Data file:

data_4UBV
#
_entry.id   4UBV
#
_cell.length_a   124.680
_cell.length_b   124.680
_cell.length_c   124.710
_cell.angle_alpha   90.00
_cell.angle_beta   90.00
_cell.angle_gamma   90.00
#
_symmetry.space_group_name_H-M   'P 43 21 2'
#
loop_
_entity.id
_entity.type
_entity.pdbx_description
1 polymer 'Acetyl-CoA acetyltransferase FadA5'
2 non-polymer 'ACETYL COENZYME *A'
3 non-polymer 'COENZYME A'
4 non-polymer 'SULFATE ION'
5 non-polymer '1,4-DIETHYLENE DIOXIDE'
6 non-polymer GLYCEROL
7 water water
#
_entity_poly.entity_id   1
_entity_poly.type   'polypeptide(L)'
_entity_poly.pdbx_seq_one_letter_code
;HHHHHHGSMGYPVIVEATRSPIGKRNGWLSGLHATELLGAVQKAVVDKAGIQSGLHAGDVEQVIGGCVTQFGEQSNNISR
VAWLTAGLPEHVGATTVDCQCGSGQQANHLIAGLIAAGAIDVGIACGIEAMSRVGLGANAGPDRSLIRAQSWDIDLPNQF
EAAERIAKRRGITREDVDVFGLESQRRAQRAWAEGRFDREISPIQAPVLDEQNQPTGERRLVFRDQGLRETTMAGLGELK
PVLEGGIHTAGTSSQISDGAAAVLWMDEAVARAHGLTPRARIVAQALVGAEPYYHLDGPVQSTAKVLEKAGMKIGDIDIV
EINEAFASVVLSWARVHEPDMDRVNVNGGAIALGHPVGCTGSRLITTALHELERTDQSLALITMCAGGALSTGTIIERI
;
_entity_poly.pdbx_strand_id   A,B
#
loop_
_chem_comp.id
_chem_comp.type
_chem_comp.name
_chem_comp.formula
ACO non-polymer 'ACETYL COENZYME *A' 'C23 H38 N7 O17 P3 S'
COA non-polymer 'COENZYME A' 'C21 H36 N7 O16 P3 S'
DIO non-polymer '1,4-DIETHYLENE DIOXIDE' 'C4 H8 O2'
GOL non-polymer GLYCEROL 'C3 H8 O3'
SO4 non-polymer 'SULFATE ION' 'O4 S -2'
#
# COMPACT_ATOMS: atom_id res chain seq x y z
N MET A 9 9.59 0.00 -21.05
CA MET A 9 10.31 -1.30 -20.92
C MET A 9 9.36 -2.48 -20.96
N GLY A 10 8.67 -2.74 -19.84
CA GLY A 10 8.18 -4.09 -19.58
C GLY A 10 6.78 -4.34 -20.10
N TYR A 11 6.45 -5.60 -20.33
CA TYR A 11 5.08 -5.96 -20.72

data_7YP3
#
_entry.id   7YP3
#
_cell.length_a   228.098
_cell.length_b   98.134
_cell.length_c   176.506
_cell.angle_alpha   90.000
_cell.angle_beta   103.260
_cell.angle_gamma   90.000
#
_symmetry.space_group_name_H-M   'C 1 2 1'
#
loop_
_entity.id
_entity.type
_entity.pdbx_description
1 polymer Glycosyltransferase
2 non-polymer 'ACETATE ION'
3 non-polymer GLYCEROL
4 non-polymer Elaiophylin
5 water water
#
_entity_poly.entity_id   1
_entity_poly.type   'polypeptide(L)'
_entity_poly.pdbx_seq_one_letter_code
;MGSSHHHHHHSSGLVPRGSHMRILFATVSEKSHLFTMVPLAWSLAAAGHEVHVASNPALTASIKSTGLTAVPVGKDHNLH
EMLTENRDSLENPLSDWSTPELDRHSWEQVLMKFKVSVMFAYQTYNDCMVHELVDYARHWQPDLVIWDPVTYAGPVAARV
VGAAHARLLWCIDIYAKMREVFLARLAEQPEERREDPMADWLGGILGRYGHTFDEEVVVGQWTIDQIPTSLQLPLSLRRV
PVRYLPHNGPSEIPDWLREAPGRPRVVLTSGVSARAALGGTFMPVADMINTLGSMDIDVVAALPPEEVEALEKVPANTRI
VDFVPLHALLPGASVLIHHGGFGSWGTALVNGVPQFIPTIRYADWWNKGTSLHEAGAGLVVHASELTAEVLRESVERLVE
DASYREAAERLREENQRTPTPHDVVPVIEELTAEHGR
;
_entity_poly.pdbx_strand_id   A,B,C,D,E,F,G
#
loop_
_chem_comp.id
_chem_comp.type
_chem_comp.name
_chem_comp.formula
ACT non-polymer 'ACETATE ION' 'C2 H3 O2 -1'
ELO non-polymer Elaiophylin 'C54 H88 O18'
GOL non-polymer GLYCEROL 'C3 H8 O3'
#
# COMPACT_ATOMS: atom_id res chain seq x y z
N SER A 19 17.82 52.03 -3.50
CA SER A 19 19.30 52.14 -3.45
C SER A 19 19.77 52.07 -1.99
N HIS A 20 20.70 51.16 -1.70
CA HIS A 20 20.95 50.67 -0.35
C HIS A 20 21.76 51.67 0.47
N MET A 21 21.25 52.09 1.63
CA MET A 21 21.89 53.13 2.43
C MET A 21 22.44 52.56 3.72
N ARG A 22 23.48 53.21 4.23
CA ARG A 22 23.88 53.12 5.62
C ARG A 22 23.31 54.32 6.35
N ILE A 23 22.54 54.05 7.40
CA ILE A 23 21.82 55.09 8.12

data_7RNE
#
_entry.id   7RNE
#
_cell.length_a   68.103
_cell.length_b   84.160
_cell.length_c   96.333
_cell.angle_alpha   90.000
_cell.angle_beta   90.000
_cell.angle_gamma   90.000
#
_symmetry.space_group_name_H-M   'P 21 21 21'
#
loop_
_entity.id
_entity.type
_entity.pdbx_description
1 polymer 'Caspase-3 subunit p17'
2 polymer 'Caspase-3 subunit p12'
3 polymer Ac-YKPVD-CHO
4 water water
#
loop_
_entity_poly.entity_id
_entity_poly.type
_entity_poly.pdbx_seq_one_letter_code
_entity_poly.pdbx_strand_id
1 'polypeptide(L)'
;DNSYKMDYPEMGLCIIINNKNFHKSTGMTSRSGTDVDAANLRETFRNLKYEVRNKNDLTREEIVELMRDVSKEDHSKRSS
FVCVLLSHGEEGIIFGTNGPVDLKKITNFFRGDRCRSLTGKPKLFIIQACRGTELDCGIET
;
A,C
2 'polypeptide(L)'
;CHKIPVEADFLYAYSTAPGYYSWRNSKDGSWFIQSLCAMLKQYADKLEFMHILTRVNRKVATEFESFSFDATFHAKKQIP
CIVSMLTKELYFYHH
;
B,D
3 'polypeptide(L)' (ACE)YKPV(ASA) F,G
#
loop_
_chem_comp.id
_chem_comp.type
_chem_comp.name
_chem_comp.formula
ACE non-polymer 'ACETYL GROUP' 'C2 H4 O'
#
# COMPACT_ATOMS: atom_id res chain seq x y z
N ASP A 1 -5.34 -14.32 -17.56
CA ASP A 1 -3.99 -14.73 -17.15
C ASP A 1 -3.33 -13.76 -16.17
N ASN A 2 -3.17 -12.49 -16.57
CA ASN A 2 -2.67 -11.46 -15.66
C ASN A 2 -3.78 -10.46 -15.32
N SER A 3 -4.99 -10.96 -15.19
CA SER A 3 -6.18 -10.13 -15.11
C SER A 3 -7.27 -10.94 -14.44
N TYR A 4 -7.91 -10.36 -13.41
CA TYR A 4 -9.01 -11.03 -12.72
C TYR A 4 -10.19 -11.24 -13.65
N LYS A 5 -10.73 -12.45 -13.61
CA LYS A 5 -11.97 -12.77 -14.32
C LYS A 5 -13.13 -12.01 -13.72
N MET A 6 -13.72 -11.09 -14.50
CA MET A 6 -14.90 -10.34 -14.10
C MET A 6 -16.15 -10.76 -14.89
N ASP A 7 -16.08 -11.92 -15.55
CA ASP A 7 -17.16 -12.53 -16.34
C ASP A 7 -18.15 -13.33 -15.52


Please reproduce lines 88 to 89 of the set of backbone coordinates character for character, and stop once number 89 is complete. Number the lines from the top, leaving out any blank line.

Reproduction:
DASYREAAERLREENQRTPTPHDVVPVIEELTAEHGR
;